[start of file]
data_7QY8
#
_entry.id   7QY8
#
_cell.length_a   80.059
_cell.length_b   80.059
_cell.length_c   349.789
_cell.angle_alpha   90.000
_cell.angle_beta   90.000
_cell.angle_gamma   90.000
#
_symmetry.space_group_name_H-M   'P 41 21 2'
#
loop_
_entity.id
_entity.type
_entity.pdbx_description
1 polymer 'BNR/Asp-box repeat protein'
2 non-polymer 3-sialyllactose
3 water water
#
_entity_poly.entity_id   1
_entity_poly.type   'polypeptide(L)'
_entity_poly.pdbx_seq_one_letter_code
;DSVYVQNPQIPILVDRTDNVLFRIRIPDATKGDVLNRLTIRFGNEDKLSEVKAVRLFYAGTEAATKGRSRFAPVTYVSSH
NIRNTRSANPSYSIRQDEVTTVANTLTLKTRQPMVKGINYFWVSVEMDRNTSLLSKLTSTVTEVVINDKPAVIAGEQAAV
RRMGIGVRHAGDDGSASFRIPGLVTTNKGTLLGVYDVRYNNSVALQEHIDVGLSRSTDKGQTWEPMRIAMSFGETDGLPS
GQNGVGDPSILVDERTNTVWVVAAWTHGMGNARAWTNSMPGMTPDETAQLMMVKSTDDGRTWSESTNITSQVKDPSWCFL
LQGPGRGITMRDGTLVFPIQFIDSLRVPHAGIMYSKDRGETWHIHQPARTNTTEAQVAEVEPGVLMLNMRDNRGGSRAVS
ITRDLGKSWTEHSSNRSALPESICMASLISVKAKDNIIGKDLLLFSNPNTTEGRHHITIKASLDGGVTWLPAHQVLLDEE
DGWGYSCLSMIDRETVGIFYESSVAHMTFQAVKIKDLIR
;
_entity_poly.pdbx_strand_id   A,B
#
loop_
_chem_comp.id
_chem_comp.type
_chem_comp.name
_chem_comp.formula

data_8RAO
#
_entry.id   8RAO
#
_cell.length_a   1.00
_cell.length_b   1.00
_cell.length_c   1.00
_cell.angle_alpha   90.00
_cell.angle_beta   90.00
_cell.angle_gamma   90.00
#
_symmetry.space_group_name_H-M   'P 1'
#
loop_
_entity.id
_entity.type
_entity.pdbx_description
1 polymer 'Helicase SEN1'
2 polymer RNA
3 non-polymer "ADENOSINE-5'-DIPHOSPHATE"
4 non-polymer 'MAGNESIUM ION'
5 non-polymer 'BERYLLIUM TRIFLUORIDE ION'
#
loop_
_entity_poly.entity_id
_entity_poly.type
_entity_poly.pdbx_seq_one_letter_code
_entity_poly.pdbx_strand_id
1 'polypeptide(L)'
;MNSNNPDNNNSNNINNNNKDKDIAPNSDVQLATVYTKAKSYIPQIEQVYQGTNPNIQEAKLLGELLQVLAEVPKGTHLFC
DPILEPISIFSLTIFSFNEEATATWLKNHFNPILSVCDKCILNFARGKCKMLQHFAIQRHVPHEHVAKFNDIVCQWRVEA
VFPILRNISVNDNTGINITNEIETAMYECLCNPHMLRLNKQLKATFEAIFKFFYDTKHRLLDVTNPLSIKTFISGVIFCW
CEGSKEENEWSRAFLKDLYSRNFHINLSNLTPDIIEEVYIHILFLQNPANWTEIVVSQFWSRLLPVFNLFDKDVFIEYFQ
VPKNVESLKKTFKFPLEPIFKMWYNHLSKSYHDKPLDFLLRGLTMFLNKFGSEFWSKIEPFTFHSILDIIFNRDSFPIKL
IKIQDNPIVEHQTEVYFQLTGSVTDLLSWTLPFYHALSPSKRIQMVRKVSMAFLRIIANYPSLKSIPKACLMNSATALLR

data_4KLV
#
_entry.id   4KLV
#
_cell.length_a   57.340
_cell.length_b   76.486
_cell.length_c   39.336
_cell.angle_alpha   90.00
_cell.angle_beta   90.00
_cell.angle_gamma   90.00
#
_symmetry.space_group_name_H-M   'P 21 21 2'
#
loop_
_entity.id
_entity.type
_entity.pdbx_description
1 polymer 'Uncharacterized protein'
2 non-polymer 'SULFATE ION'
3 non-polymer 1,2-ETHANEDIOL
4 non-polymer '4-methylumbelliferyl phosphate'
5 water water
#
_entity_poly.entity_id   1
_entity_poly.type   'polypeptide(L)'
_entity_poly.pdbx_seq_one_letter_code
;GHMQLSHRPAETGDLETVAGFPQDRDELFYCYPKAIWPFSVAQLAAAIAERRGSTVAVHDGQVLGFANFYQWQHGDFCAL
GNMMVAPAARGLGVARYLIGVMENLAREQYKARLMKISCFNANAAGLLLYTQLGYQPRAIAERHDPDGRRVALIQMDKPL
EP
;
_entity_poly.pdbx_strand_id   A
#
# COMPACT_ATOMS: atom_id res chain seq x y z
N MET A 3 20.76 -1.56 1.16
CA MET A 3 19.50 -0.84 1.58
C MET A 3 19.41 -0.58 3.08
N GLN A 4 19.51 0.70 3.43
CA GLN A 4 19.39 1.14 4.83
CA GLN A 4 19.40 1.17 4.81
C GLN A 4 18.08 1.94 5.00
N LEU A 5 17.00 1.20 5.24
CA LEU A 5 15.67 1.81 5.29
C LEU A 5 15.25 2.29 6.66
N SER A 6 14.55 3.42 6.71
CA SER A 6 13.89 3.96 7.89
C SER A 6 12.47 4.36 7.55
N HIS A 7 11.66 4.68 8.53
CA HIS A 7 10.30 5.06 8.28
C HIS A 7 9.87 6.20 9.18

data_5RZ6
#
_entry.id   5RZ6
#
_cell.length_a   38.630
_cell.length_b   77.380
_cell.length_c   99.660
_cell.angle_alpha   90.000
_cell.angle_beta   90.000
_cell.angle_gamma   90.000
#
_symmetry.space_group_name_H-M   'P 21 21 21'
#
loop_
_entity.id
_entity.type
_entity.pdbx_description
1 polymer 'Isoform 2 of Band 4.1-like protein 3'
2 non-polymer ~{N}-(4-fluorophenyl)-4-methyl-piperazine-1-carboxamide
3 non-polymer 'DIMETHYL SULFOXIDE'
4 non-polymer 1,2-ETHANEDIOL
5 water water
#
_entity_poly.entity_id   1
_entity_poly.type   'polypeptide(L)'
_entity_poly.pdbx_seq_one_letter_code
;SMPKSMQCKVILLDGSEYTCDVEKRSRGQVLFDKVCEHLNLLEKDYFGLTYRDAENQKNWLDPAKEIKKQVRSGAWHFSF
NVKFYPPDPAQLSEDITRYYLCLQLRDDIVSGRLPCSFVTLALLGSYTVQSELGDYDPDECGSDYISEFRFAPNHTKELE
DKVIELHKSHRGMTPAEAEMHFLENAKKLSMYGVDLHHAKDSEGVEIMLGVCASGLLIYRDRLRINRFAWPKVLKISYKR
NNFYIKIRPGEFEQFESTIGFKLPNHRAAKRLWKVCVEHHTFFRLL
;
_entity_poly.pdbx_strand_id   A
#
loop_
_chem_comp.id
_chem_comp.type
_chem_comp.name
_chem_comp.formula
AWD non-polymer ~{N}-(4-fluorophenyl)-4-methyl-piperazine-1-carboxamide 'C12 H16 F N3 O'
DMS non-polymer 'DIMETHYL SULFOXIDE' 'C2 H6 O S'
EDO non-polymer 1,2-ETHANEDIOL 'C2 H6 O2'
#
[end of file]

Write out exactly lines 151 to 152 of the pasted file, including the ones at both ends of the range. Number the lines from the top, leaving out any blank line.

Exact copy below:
NVKFYPPDPAQLSEDITRYYLCLQLRDDIVSGRLPCSFVTLALLGSYTVQSELGDYDPDECGSDYISEFRFAPNHTKELE
DKVIELHKSHRGMTPAEAEMHFLENAKKLSMYGVDLHHAKDSEGVEIMLGVCASGLLIYRDRLRINRFAWPKVLKISYKR